A mother’s perspective: Your actions matter when it comes to suicide | AspenTimes.com

A mother’s perspective: Your actions matter when it comes to suicide

Temple Glassier
Guest commentary

It is two years from Wednesday I lost my baby. I still cry every day, my heart still hurts and any little thing can trigger a memory that will still bring me to my knees. I miss him with every ounce of my being. Let today be the day you look at someone a little different. Let today be the day you make someone feel like they matter and things will get better.

The day that Patrick’s father died, the boys and I left the hospital and they were really hungry so I took them out to eat. We were sitting around the table in a busy restaurant that was packed and a waiter who was struggling to keep up came to our table to wait on us. They were all trying very hard to hold it together and just put some food in their system. The waiter came to the table to get our order and must have sensed the weight of the scene so he was trying very hard to be funny and to get one of them to smile. I so appreciated this young man’s effort. The next trip to the table he explained it was his first day and sorry he wasn’t doing a good job. I just smiled and said that it absolutely wasn’t him, we were just all having a very challenging day.

That was the day I looked at my surroundings differently. It wasn’t about what I was feeling and why did the world keep spinning? It was what other hurt is around me and how can I give that one person the smile of acceptance, nod of appreciation, smile of understanding or just a feeling that they “matter.” The boys and I talked about it for a while that day. I was sitting at a table of children who had just lost their father from suicide.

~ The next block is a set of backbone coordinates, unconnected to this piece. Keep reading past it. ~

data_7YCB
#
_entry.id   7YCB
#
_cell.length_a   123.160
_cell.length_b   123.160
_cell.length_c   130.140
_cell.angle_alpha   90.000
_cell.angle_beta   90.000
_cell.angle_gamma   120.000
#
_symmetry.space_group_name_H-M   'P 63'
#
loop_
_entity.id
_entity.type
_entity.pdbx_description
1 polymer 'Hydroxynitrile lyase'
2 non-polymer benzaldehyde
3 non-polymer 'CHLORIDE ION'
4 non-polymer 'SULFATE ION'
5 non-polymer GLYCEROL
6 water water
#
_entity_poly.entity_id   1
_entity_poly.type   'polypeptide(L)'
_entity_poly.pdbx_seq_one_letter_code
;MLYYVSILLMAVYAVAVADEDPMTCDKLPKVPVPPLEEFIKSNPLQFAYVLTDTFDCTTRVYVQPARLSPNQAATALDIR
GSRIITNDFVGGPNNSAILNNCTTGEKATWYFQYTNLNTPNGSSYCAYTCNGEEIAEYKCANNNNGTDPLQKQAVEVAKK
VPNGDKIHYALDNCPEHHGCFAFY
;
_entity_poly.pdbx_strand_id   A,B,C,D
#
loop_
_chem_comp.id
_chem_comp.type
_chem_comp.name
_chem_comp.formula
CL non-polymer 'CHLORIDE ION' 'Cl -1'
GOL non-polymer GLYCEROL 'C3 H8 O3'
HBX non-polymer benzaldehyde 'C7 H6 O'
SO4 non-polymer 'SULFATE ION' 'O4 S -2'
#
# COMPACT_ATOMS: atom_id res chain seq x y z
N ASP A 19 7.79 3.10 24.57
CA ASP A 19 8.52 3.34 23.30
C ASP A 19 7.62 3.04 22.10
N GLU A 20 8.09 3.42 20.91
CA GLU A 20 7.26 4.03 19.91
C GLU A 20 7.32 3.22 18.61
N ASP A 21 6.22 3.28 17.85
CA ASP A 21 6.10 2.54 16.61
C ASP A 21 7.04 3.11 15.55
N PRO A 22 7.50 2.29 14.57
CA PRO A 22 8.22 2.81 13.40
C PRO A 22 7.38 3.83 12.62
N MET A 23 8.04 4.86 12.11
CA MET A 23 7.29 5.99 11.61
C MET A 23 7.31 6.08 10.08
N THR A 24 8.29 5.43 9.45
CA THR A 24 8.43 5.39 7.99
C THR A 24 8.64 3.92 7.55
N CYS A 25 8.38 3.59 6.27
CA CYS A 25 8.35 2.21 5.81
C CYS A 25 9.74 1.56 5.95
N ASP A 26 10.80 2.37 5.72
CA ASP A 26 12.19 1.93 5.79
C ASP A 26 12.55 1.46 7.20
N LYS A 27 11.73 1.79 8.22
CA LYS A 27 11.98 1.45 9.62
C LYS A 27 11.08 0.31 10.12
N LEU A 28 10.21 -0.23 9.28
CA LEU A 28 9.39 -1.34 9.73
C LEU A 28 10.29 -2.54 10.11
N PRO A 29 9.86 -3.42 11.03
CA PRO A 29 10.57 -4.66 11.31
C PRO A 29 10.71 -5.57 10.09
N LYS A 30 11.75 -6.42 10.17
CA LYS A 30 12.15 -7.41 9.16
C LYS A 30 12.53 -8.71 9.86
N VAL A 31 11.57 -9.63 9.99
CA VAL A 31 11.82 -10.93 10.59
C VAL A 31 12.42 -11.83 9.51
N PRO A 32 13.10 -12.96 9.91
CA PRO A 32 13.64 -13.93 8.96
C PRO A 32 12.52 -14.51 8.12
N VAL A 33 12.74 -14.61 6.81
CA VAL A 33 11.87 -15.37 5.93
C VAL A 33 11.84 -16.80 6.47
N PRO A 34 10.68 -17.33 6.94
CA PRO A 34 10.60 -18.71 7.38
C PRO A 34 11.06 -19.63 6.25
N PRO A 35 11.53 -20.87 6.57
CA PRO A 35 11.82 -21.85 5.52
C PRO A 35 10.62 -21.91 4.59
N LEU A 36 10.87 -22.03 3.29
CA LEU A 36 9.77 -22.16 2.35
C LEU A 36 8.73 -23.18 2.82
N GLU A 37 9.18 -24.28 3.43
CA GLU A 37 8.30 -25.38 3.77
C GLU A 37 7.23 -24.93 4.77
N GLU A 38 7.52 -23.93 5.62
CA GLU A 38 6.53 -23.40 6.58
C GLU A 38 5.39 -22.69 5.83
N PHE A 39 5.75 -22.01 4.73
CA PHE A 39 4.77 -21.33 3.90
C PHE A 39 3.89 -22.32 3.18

Sixteen months later, I lost my son Patrick to suicide. Again I have to look at my surroundings and ask, “What is that person feeling or going through today?”

Make someone feel like they matter today. You never know, it may make them feel better about themself and they will choose to live. Smile at them, hold a door for them, say hello, just give them a look of understanding and acceptance.

Save a parent, grandparent, aunt/uncle, child, spouse the feeling of loss because someone felt they didn’t matter and they hurt so much they took their own life and a part of their loved ones’ heart.

Patrick would go into the grocery store and buy a sandwich and a drink and take it out to a homeless guy in the parking lot. One time on our way to Lake Powell we stopped at a gas station in Grand Junction for fuel and I needed coffee. Patrick bought two cups of coffee and took them to two guys sleeping on a bench. He was a giver.

Temple Glassier is a Roaring Fork Valley native who has dedicated herself to preventing suicide since the death of her son in 2018.